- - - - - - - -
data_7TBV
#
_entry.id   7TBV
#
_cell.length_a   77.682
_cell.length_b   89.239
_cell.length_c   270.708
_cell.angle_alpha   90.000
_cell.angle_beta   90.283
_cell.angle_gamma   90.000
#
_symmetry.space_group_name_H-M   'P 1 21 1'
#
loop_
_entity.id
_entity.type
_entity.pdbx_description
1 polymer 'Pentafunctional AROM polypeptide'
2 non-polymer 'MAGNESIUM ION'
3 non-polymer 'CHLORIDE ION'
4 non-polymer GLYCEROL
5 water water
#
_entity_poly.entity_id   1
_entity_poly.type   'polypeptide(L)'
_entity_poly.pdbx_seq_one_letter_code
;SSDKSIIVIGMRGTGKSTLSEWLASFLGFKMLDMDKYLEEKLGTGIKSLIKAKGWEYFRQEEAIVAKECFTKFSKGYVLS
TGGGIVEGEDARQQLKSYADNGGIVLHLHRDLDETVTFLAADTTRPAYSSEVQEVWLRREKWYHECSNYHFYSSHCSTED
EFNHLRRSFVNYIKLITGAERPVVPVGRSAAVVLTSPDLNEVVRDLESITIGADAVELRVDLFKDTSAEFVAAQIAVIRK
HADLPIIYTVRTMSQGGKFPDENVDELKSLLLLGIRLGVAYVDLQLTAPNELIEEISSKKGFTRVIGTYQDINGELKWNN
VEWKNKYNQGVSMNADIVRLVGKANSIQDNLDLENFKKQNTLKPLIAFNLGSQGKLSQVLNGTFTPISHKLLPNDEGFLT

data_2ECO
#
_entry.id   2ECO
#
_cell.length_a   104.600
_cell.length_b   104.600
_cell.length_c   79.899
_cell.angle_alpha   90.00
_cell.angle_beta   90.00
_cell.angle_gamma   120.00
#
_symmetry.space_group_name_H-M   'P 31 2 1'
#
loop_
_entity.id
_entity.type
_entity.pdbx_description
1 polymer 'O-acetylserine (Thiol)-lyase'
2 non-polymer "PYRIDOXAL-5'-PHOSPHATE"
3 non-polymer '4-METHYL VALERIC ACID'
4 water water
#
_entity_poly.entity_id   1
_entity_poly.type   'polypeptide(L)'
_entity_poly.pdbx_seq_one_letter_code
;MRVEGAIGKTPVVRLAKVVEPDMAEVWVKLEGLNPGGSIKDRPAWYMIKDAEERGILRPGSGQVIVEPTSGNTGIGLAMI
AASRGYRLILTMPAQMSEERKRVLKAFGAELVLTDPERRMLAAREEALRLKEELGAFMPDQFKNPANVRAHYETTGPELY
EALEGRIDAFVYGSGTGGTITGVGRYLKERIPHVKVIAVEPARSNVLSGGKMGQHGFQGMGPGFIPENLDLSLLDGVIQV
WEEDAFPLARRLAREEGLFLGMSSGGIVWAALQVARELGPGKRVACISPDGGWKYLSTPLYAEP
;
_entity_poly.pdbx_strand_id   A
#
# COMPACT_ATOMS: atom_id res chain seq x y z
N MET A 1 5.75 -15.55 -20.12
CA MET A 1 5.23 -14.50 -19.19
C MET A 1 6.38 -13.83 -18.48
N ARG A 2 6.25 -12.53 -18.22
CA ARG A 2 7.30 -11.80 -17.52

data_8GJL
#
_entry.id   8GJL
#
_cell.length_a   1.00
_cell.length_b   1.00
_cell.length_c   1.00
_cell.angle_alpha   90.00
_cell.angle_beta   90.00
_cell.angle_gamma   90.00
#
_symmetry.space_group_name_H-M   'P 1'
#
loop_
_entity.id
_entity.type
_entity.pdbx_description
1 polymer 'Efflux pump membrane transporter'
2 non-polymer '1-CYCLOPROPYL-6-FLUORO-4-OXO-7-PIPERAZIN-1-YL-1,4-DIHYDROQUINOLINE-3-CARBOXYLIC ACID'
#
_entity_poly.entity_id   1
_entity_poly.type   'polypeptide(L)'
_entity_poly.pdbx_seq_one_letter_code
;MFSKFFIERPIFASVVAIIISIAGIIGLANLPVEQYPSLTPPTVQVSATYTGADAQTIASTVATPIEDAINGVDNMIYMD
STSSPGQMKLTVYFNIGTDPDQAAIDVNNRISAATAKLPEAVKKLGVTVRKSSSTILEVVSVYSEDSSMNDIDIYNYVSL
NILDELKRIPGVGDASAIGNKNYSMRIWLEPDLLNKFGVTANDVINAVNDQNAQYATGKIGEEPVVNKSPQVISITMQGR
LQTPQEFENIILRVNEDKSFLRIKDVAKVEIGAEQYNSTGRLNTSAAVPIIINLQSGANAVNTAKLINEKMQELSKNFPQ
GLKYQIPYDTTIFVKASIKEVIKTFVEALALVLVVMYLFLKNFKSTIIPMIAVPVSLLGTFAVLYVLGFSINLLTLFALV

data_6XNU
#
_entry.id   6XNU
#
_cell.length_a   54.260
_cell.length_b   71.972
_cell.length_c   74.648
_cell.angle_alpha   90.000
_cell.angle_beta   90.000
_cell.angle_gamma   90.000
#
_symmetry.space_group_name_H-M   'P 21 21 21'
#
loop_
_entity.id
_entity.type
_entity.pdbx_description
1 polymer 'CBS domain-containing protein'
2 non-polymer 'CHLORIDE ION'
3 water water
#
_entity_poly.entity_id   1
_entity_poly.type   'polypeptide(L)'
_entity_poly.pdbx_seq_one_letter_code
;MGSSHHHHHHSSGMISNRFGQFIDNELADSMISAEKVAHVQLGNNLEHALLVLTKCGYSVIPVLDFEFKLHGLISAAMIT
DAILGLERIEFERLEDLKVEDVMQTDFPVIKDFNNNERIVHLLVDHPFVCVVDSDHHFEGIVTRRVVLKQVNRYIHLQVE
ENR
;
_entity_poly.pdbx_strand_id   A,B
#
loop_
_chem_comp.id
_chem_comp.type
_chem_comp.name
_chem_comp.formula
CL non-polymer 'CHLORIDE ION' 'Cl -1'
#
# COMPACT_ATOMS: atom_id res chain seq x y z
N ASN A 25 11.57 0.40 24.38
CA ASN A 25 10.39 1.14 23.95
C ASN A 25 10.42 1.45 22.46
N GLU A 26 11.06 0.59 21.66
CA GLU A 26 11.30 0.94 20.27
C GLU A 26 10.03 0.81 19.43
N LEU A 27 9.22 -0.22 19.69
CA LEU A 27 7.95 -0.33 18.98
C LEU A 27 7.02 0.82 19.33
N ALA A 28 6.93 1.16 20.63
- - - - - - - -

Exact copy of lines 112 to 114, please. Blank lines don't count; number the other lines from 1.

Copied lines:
_entity.id
_entity.type
_entity.pdbx_description